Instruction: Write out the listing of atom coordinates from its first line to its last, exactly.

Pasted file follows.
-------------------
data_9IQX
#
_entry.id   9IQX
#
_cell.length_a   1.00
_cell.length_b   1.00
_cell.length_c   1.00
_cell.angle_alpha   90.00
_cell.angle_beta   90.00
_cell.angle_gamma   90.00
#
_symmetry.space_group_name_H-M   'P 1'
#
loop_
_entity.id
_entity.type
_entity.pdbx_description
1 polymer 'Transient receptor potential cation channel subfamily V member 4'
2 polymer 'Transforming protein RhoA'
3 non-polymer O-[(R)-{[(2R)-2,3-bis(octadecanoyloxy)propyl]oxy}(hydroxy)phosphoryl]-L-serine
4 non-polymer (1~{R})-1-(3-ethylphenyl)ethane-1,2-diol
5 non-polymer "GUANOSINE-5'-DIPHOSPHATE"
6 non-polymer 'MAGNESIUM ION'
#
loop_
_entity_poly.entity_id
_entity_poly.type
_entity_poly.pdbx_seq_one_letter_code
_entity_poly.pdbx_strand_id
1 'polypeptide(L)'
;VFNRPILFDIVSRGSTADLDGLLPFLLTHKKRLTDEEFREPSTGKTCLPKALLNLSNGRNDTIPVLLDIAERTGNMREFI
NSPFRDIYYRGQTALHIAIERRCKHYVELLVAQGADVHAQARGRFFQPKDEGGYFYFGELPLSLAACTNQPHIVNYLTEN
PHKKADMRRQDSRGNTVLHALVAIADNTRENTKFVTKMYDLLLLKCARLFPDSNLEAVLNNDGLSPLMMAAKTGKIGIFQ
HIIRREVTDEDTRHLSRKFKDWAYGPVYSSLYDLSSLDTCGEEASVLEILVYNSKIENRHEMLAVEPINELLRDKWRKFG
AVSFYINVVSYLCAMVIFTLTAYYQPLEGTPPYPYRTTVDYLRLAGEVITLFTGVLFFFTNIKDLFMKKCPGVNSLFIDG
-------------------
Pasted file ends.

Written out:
data_9IQX
#
_entry.id   9IQX
#
_cell.length_a   1.00
_cell.length_b   1.00
_cell.length_c   1.00
_cell.angle_alpha   90.00
_cell.angle_beta   90.00
_cell.angle_gamma   90.00
#
_symmetry.space_group_name_H-M   'P 1'
#
loop_
_entity.id
_entity.type
_entity.pdbx_description
1 polymer 'Transient receptor potential cation channel subfamily V member 4'
2 polymer 'Transforming protein RhoA'
3 non-polymer O-[(R)-{[(2R)-2,3-bis(octadecanoyloxy)propyl]oxy}(hydroxy)phosphoryl]-L-serine
4 non-polymer (1~{R})-1-(3-ethylphenyl)ethane-1,2-diol
5 non-polymer "GUANOSINE-5'-DIPHOSPHATE"
6 non-polymer 'MAGNESIUM ION'
#
loop_
_entity_poly.entity_id
_entity_poly.type
_entity_poly.pdbx_seq_one_letter_code
_entity_poly.pdbx_strand_id
1 'polypeptide(L)'
;VFNRPILFDIVSRGSTADLDGLLPFLLTHKKRLTDEEFREPSTGKTCLPKALLNLSNGRNDTIPVLLDIAERTGNMREFI
NSPFRDIYYRGQTALHIAIERRCKHYVELLVAQGADVHAQARGRFFQPKDEGGYFYFGELPLSLAACTNQPHIVNYLTEN
PHKKADMRRQDSRGNTVLHALVAIADNTRENTKFVTKMYDLLLLKCARLFPDSNLEAVLNNDGLSPLMMAAKTGKIGIFQ
HIIRREVTDEDTRHLSRKFKDWAYGPVYSSLYDLSSLDTCGEEASVLEILVYNSKIENRHEMLAVEPINELLRDKWRKFG
AVSFYINVVSYLCAMVIFTLTAYYQPLEGTPPYPYRTTVDYLRLAGEVITLFTGVLFFFTNIKDLFMKKCPGVNSLFIDG